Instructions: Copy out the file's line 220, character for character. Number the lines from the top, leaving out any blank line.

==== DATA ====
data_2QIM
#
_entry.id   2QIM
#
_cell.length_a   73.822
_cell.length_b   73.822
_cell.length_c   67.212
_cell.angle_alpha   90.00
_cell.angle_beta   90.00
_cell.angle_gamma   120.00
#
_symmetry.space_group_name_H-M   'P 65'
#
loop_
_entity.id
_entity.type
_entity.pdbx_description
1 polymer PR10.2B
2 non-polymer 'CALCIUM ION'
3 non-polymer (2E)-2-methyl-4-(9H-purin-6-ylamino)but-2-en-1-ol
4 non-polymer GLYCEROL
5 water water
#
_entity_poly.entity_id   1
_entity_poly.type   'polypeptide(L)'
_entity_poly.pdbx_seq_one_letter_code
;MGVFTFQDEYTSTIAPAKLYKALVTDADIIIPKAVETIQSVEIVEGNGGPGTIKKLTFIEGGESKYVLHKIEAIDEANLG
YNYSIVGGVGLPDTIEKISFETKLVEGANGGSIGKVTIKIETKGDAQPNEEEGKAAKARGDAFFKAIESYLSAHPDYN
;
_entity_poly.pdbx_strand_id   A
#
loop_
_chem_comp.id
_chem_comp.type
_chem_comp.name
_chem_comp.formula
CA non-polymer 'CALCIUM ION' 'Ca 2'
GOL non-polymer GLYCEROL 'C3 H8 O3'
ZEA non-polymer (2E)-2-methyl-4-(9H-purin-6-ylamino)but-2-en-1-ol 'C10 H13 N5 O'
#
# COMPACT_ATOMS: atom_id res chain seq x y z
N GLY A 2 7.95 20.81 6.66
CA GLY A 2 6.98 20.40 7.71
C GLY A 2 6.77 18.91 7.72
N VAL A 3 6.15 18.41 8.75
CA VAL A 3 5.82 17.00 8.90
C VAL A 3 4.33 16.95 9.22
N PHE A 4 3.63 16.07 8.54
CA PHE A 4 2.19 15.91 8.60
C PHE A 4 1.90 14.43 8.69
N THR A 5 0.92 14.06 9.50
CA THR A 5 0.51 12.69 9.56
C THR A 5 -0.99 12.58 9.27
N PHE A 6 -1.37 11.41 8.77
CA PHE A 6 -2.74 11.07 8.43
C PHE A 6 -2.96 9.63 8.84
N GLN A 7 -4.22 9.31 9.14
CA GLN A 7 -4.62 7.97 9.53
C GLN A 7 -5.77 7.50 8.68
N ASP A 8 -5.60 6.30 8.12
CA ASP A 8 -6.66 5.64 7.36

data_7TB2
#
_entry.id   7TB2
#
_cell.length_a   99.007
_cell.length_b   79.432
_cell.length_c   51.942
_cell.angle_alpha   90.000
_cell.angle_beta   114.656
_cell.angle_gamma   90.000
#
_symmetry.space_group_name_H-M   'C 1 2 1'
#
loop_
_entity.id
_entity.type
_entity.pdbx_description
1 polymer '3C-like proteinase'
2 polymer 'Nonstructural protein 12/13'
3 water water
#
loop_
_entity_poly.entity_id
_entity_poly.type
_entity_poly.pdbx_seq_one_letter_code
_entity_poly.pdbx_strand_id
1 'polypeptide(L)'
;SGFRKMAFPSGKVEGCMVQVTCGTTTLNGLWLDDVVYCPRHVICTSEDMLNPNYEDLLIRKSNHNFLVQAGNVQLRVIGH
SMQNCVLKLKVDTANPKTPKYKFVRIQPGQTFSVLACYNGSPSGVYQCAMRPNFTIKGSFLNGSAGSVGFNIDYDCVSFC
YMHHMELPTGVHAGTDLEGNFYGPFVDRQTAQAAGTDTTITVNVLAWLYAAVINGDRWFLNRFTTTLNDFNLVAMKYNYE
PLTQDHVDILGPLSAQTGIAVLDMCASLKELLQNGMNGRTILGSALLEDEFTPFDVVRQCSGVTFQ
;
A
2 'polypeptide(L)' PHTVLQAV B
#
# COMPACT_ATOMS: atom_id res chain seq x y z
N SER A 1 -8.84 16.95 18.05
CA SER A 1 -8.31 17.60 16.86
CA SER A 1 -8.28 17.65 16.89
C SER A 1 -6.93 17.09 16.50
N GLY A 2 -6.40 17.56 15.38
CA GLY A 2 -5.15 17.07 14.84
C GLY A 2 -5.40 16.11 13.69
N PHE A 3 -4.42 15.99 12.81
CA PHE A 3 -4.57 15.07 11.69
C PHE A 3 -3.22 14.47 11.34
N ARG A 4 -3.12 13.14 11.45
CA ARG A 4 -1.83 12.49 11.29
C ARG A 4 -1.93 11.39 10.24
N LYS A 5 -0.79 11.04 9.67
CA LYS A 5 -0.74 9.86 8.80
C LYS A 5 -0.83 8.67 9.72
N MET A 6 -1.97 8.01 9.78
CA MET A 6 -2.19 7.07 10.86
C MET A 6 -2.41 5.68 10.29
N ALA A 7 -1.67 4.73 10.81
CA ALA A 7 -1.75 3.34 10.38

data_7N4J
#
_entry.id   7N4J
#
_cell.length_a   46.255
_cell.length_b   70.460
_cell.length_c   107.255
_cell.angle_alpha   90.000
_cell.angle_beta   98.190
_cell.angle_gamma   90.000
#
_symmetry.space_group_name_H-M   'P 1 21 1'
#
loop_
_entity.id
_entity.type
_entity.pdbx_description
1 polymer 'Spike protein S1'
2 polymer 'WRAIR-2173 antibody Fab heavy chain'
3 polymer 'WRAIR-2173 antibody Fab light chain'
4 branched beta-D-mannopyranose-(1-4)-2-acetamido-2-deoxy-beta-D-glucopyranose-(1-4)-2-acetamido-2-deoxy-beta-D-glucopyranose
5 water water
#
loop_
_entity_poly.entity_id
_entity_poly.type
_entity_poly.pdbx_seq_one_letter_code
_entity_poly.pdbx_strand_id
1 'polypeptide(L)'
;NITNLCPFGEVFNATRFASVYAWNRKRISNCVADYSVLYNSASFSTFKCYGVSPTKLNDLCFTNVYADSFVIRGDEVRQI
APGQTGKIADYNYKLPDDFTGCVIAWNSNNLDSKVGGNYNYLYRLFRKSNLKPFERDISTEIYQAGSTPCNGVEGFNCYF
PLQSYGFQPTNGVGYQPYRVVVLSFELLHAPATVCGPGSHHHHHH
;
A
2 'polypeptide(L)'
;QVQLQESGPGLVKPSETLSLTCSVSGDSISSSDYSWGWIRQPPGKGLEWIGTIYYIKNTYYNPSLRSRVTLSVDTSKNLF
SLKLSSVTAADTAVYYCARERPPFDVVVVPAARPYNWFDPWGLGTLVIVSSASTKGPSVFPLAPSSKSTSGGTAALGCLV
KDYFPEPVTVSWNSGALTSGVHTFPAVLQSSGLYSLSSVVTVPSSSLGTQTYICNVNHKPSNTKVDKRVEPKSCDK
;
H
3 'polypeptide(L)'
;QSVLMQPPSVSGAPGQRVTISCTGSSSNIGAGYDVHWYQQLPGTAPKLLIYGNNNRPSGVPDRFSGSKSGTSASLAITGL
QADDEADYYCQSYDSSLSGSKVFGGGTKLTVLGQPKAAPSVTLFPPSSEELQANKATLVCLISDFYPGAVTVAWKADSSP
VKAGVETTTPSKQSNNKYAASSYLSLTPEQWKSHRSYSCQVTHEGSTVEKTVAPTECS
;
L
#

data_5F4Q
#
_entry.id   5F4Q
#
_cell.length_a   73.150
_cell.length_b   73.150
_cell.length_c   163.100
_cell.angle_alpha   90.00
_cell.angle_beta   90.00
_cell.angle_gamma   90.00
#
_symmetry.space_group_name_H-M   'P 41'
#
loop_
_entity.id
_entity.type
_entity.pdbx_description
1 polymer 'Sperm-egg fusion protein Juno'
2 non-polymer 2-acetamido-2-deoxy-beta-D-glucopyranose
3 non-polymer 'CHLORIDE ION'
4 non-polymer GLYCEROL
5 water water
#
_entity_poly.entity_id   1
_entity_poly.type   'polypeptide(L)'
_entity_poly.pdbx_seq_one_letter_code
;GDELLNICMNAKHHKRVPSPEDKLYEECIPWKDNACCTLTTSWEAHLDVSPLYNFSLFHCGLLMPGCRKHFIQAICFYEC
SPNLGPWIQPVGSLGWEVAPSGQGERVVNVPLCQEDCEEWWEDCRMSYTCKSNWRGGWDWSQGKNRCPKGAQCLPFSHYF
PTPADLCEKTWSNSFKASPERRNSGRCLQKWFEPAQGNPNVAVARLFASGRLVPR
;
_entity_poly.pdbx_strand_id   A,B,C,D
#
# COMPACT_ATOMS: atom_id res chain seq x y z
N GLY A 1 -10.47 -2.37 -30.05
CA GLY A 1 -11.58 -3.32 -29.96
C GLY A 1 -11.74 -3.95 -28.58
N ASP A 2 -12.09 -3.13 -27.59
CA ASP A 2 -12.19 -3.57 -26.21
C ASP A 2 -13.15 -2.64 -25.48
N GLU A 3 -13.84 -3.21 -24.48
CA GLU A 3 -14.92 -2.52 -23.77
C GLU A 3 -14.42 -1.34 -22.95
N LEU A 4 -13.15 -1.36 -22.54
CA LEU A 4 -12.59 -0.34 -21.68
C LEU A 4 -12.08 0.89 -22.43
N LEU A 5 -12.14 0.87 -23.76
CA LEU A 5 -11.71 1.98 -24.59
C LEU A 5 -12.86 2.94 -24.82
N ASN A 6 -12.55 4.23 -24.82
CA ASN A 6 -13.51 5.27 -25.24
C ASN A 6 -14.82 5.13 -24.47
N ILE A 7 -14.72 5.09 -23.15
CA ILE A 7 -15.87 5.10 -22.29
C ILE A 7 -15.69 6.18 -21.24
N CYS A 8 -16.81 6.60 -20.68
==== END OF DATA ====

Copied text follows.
N CYS A 8 -16.81 6.60 -20.68